And people are still surprised that players are willing to sacrifice their PC’s just for a shot at glory to be able to take down such a creature.
Never underestimate your players, EVER !

Come on! We can take him!

On a similar note, somehow knowing that a threat has a stat block, like a health bar (especially knowing the exact numbers), makes a threat a lot less intimidating since it’s no longer up to a players imagination and speculation but rather their intuition, reasoning and planning.
If it bleeds, it can be killed. If it can be killed, it has life points. If it has life points it has stats somewhere. And if it has stats, the threat that it imposes can be measured. Incredible feats or events performed by a threat would either need to meet the required stats (thus usually making it overkill to keep it being imposing and basically stripping any hope that your players had in killing it)  or can be left in the dark void that is GM story telling.

Imagine an earth quake hitting the players village. Scary right? Their HQ, tavern, favorite brothel or even their newly built castle may be at risk of collapse.  Now imagine that the players would know the exact magnitude of the quake and could deduce that ‘Oh, it’s just a level 1 quake. No worries guys. This wont even knock out a window.’  Less scary…and ultimately pointless.
Which means that most GMs would rather overkill their creations to strike some much needed fear and add tension to their players experience.

A description does more than a stat block ever will to create a tense atmosphere. So never stat something that is simply a story element or the equivalent of a force of nature. Or just something that the players aren’t meant to take down.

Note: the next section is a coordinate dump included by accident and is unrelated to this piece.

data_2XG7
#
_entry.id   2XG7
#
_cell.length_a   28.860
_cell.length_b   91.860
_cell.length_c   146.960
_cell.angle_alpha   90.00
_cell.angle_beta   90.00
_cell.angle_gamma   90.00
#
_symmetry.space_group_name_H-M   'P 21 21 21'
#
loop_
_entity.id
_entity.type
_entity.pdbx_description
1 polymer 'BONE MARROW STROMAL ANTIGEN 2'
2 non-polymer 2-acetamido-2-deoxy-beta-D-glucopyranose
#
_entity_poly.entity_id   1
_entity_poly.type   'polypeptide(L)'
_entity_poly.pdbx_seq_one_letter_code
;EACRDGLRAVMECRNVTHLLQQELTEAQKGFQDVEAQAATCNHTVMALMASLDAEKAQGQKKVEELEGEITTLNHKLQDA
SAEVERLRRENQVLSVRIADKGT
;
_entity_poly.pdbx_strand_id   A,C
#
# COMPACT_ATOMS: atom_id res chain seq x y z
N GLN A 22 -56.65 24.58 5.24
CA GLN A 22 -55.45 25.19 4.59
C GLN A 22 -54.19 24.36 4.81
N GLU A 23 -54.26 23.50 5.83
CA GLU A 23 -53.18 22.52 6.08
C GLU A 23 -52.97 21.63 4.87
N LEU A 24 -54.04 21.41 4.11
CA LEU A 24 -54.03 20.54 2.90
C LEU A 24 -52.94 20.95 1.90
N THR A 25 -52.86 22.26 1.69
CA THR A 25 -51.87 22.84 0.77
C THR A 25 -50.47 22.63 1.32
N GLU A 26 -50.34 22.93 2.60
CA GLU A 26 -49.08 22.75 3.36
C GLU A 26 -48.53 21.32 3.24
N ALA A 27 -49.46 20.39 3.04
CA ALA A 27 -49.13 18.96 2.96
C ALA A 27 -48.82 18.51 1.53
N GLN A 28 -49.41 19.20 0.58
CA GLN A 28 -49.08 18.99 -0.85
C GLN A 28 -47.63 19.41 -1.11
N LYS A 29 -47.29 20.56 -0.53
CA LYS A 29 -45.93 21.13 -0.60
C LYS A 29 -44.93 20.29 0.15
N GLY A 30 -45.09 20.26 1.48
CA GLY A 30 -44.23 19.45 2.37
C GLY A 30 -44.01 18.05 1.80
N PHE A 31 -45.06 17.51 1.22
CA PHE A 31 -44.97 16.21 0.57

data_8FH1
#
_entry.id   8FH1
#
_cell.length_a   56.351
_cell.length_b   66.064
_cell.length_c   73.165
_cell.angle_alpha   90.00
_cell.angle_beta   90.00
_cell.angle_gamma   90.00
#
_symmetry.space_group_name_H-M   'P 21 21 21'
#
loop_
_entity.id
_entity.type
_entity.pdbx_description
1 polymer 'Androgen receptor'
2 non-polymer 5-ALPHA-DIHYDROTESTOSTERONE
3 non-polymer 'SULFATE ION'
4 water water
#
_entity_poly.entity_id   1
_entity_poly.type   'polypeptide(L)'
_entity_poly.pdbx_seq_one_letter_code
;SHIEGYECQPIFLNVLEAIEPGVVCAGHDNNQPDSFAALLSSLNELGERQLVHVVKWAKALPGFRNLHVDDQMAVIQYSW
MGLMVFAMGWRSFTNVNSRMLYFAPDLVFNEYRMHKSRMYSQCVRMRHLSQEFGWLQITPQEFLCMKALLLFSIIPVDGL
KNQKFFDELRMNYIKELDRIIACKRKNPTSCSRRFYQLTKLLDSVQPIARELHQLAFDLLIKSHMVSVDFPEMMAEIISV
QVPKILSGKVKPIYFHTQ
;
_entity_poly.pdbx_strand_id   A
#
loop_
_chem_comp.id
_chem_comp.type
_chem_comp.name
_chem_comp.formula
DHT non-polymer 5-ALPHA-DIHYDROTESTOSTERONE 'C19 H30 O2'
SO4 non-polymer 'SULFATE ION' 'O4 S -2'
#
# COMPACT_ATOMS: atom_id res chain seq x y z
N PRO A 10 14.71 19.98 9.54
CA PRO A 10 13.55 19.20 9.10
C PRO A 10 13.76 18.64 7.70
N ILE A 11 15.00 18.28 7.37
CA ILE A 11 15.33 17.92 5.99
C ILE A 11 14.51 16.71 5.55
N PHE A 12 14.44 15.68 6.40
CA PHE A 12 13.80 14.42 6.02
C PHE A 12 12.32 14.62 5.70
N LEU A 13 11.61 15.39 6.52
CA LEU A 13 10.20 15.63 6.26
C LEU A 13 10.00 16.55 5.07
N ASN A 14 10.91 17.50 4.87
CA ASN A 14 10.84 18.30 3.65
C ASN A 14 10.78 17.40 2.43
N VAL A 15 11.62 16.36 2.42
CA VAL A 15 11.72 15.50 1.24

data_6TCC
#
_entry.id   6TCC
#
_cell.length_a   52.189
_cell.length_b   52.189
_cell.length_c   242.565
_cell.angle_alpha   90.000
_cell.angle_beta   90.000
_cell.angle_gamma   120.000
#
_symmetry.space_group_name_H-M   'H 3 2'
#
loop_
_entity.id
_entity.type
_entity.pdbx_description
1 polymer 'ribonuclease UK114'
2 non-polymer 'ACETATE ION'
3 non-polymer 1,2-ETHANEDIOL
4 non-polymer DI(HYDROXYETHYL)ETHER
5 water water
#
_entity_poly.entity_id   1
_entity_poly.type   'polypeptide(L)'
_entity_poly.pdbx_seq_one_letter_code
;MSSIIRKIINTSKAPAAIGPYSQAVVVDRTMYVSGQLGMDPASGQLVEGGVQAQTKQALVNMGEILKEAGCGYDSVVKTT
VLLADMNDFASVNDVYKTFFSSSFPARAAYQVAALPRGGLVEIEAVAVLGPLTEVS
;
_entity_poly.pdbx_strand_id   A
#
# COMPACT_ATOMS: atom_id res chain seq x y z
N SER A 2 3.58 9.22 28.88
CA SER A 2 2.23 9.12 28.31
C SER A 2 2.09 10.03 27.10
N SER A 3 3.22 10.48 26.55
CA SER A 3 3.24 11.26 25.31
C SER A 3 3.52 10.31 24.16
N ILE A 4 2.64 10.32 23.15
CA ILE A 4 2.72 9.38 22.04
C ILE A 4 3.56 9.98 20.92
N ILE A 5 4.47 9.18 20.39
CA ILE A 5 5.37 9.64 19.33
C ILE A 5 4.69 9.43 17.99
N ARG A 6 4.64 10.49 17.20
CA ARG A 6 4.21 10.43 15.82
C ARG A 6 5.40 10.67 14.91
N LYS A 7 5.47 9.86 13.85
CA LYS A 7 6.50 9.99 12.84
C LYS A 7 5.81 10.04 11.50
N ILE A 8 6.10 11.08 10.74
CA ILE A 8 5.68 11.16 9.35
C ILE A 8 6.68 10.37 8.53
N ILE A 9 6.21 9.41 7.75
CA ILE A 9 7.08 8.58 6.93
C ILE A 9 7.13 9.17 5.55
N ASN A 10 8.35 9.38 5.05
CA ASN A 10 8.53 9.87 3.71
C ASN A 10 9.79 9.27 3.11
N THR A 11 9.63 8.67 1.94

On the topic of adding cool, rad and absolutely meta NPC’s or objects. Try and avoid it unless you know what your doing. To give an example.
Never have a familiar character like ‘Emperor Palpatine’ actually show up in your star wars game, and have him open for any and all interaction with your players. They would actually ram their damn space ship into the guy if they get the opportunity. Their reason? Well, they can end the war and possibly the Sith in a single blow. Or think of the eternal bragging rights on “how they killed ‘the emperor’ that one time”. (Despite the fact that in character, they possibly don’t even know that the Emperor is a Sith. They don’t care, they will make up a reason.) The same will equally apply to ‘good guy’ characters like Luke Skywalker, despite possibly being on the rebels side. Think of the bragging rights.

Now who could hurt such a pretty face? – Emperor Palpatine

A better way to include an NPC with such importance in your game is to have them be unreachable. Like only be seen as a glimpse, via hologram or on a screen somewhere. Or simply by finding snippets of information that mention them. Those are cool little additions and will add flavor to your game.

Happy gaming!